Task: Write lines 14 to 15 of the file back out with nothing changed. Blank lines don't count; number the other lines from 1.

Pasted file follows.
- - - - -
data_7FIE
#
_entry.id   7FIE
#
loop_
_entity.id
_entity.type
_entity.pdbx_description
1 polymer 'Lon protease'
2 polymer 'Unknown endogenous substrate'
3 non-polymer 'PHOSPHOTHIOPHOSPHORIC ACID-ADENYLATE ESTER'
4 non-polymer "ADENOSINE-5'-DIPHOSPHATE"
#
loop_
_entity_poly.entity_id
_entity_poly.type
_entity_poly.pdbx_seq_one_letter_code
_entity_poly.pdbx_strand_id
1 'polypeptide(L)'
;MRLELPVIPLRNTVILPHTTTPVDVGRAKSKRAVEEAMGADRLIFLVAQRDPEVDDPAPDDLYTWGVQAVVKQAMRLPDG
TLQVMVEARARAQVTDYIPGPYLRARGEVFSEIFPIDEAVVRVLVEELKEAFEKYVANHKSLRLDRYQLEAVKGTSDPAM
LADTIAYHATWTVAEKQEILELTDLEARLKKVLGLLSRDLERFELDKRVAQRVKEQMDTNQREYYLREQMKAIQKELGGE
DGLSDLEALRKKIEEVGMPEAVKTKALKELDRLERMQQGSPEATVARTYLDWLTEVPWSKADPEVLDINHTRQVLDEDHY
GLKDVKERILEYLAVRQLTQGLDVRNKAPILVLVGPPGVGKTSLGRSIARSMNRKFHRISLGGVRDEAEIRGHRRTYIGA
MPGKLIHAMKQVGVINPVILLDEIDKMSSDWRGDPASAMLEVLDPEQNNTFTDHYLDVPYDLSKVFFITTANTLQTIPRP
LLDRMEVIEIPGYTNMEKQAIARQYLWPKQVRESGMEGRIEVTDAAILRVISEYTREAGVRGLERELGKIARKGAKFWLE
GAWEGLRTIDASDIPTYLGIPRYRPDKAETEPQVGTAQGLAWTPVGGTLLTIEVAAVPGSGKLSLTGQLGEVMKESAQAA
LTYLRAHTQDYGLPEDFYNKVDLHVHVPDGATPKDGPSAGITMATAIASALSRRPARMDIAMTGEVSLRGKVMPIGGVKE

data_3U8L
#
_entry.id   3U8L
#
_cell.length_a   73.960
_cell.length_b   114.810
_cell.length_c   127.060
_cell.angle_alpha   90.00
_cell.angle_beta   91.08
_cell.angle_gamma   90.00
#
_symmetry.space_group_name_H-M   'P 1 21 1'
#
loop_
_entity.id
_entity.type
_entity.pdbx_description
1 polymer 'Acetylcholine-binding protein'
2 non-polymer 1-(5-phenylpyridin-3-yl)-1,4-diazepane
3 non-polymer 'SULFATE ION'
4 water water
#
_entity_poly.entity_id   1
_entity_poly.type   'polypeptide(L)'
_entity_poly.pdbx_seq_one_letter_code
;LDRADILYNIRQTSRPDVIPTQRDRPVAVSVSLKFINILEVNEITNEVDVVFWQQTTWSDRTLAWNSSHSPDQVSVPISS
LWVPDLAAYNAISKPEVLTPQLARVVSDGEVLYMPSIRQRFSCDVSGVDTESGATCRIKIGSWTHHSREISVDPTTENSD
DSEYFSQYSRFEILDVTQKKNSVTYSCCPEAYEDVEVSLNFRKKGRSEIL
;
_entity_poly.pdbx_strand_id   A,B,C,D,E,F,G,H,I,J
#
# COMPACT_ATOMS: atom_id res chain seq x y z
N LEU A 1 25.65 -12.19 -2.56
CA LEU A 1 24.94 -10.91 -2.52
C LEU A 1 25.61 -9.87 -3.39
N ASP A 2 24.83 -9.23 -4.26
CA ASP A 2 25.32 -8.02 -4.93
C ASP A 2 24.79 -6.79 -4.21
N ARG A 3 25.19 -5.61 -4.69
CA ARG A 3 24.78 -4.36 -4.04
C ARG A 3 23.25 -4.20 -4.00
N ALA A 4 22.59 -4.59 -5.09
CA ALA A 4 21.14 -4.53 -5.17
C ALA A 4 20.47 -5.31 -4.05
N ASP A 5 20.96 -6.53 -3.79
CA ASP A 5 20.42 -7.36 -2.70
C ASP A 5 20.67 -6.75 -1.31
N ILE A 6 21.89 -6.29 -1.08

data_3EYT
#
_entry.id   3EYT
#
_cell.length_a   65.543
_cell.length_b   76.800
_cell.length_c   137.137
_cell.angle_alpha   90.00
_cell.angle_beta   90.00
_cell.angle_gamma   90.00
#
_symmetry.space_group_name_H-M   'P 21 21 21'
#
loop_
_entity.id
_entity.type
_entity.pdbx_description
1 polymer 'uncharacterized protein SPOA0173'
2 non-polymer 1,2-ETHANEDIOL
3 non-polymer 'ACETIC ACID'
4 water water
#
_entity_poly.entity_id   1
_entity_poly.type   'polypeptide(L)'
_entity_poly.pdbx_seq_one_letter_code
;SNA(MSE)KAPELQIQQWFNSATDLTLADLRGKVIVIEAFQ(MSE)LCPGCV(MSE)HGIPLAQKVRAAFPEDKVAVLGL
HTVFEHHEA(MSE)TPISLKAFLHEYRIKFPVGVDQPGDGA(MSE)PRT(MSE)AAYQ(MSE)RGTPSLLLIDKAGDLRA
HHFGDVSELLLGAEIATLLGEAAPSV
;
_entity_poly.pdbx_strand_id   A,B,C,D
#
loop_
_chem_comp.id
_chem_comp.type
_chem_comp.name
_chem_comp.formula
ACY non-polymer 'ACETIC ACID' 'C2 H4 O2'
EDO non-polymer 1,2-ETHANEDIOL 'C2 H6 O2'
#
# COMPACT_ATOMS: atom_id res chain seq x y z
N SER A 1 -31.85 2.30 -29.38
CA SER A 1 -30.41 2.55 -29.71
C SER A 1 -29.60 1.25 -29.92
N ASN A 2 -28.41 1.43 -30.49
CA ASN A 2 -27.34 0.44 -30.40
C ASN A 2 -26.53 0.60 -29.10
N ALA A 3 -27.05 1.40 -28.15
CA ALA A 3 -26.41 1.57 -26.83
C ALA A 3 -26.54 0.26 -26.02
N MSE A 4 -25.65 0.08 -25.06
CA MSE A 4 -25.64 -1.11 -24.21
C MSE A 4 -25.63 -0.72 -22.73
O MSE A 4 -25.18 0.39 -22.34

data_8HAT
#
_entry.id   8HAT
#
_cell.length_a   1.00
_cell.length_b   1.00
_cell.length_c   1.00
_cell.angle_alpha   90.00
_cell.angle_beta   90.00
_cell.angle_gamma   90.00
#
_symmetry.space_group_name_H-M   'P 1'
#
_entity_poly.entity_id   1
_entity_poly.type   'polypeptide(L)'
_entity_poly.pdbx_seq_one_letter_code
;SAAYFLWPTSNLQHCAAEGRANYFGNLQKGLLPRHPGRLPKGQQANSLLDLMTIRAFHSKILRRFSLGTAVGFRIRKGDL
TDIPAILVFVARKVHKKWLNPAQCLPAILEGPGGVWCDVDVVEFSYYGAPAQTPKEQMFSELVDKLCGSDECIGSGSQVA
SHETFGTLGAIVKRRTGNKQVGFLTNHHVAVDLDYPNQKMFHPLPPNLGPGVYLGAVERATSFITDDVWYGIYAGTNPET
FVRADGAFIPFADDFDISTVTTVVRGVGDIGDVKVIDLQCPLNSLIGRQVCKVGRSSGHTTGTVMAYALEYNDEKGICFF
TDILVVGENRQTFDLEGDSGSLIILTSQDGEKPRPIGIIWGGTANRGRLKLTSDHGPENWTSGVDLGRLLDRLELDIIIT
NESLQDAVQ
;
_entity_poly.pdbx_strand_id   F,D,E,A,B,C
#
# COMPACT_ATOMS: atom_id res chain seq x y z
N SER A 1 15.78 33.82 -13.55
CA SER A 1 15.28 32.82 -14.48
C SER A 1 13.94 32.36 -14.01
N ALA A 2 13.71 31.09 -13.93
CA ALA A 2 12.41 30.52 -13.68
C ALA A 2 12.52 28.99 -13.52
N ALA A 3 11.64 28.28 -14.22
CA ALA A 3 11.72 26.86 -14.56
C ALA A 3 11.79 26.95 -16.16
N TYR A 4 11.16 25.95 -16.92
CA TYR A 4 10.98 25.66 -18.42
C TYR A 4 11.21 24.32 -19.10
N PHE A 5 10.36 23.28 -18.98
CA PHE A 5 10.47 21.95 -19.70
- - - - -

loop_
_entity_poly.entity_id